In: Defensive coordinator and secondary coach Tom Hayes coached the Jayhawks for the final three games of the season. Hayes went 1-2, including blowout losses to Iowa State and Texas and a season-ending win over Wyoming.
Who they hired: Though Kansas players lobbied for Hayes, KU hired Oklahoma offensive coordinator Mark Mangino in December.
Right move? Though Mangino's tenure in Lawrence ended badly and was not without its complications, it would be hard to argue that hiring him was the wrong move. He won 50 games in eight years and led KU to the Orange Bowl in 2007, an occasion that seems like eons ago when you see what Turner Gill and Charlie Weis (a combined 9-37) have done since Mangino was fired. Hayes landed on his feet and is now the defensive coordinator at Kansas State.
Out: With Auburn sitting at 1-5 and the walls closing in around him in his sixth season, Terry Bowden resigned under pressure Oct. 23.
In: Defensive coordinator Bill "Brother" Oliver was installed as interim coach and one day later led the Tigers to a win over Louisiana Tech. It wouldn't get much better than that for the Tigers, who lost three of their final four (the win was over UCF) including a 31-17 loss to Alabama, curiously enough Oliver's alma mater.
Who they hired: Auburn did not look beyond its own conference in finding the permanent successor to Bowden, stealing Tommy Tuberville from Ole Miss.
Right move? Yes. Gene Chizik won a national championship and Gus Malzahn is quickly becoming a folk hero at Auburn, but Tuberville was a long-term stabilizing force, winning 85 games in 10 years (including a perfect season in 2004 that some believe should have given the Tigers a shot at a national title). Oliver -- an Alabama alumnus who might have been a tough sell anyway -- retired from coaching after the 1998 season.
Georgia Tech (1994)
Out: With a 1-7 record and 0-6 mark in the ACC during his third year on the job, Bill Lewis resigned Nov. 8th.
In: Defensive coordinator George O'Leary, who had previously been a member of the staff when Bobby Ross led the Yellow Jackets to a share of the national title in 1990, presided over the final three games of the 1994 season. O'Leary lost all three, including a 48-10 season-ending loss to Georgia that could not have inspired a lot of confidence among fans in O'Leary as the long-term solution.
Who they hired: Though he failed to win as the interim, Georgia Tech obviously thought O'Leary had the resume (ahem) to succeed in the long-term.
Right move? O'Leary was undeniably successful at Georgia Tech, though it didn't happen overnight. The Jackets did not get back to a bowl game until O'Leary's third season, and the real breakthrough came in year four (1998) when Tech was 10-2, won a share of the ACC title and appeared in the national Top 10. Were it not for the resume-related debacle that made him the shortest-tenured coach in Notre Dame history in December 2001, O'Leary (now on the cusp of a BCS berth as the coach at UCF) might still be at Georgia Tech.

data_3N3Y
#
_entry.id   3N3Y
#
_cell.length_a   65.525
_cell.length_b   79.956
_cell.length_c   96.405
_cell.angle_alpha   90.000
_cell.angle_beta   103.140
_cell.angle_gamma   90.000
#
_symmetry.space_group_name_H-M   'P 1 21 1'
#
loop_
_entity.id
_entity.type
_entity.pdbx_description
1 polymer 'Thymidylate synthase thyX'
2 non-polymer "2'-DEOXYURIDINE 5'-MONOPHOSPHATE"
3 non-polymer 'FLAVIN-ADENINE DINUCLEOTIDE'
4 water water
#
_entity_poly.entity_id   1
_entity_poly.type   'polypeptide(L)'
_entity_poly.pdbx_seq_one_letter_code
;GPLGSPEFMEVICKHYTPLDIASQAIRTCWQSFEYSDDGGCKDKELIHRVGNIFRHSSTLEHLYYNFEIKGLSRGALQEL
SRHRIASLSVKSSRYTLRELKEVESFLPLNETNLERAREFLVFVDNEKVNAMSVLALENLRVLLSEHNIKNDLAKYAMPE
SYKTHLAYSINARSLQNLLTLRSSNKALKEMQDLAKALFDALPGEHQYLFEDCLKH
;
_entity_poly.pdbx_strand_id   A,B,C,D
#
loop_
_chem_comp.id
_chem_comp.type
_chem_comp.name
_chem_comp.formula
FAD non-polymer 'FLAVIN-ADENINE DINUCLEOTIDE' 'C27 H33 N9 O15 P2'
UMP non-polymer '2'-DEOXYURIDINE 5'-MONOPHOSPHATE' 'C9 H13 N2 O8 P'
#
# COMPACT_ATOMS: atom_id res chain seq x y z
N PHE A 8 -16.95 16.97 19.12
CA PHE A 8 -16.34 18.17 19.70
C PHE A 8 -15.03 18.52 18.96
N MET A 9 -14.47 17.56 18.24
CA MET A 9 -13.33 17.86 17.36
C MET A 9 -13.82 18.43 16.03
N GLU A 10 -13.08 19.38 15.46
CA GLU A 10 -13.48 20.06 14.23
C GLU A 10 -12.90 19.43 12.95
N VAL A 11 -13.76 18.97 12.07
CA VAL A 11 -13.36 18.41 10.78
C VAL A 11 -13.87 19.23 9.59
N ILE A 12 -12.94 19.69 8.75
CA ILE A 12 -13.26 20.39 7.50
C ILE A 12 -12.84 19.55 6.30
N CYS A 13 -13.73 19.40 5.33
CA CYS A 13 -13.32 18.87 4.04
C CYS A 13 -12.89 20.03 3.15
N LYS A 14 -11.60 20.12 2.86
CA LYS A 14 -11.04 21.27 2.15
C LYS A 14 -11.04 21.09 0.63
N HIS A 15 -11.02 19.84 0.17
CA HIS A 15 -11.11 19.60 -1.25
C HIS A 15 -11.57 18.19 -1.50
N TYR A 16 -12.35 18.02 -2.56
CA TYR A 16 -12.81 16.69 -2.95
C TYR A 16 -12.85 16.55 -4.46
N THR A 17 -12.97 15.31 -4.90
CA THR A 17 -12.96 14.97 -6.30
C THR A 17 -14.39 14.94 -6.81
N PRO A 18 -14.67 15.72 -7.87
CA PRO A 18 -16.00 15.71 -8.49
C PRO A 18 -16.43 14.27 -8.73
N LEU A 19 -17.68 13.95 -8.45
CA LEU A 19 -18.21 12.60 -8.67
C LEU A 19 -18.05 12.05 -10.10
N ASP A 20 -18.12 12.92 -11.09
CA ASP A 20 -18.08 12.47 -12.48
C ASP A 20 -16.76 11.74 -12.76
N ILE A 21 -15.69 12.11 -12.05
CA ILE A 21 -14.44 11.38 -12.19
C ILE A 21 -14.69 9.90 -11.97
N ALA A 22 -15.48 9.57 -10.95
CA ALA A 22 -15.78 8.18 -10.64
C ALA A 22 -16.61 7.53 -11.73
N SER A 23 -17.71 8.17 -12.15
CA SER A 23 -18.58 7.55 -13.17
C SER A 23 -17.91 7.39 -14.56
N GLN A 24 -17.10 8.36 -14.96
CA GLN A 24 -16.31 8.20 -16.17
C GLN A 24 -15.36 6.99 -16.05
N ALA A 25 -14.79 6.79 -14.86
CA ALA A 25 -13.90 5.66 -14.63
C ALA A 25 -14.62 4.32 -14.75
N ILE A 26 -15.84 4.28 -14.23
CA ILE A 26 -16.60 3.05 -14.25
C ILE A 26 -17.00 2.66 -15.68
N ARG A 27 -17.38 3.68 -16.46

Out: In one of the legendary coaching moves in college football history, head coach Jack Crowe and AD Frank Broyles made a "mutual decision" to end the Crowe era one day after a season-opening loss to I-AA The Citadel. Crowe was starting his third year, having led the Razorbacks to an Independence Bowl appearance the year before.
In: Defensive coordinator Joe Kines was elevated to interim head coach, and as his first order of business hired ex-Clemson head coach Danny Ford as a "consulting assistant." With Kines nominally in charge, Arkansas made a strong opening statement by destroying South Carolina 45-7, one week after The Citadel loss, but that would be the high point of the 1992 season. Three straight losses to Memphis (22-6), Alabama (38-11) and Georgia (27-3) ensued, and later wins over Tennessee and LSU were not enough to land Kines the permanent job. As it turned out, Broyles would look elsewhere on the staff to fill the position.
Who they hired: Ford, who had left Clemson amid an NCAA probe and fallout with school administration after the 1989 season, was made Arkansas' head coach in 1993. Kines was retained as assistant head coach and defensive coordinator, but left Ford's staff after the 1995 season.
Right move? Probably not. Ford had just one winning season in five years and was fired after the 1997 season, though Houston Nutt did win 17 games in 1998-99 with mostly Ford-recruited players. Kines became a legendary assistant coach but never a permanent head man. Now retired, Kines also served as an interim coach at Alabama following the 2006 firing of Mike Shula.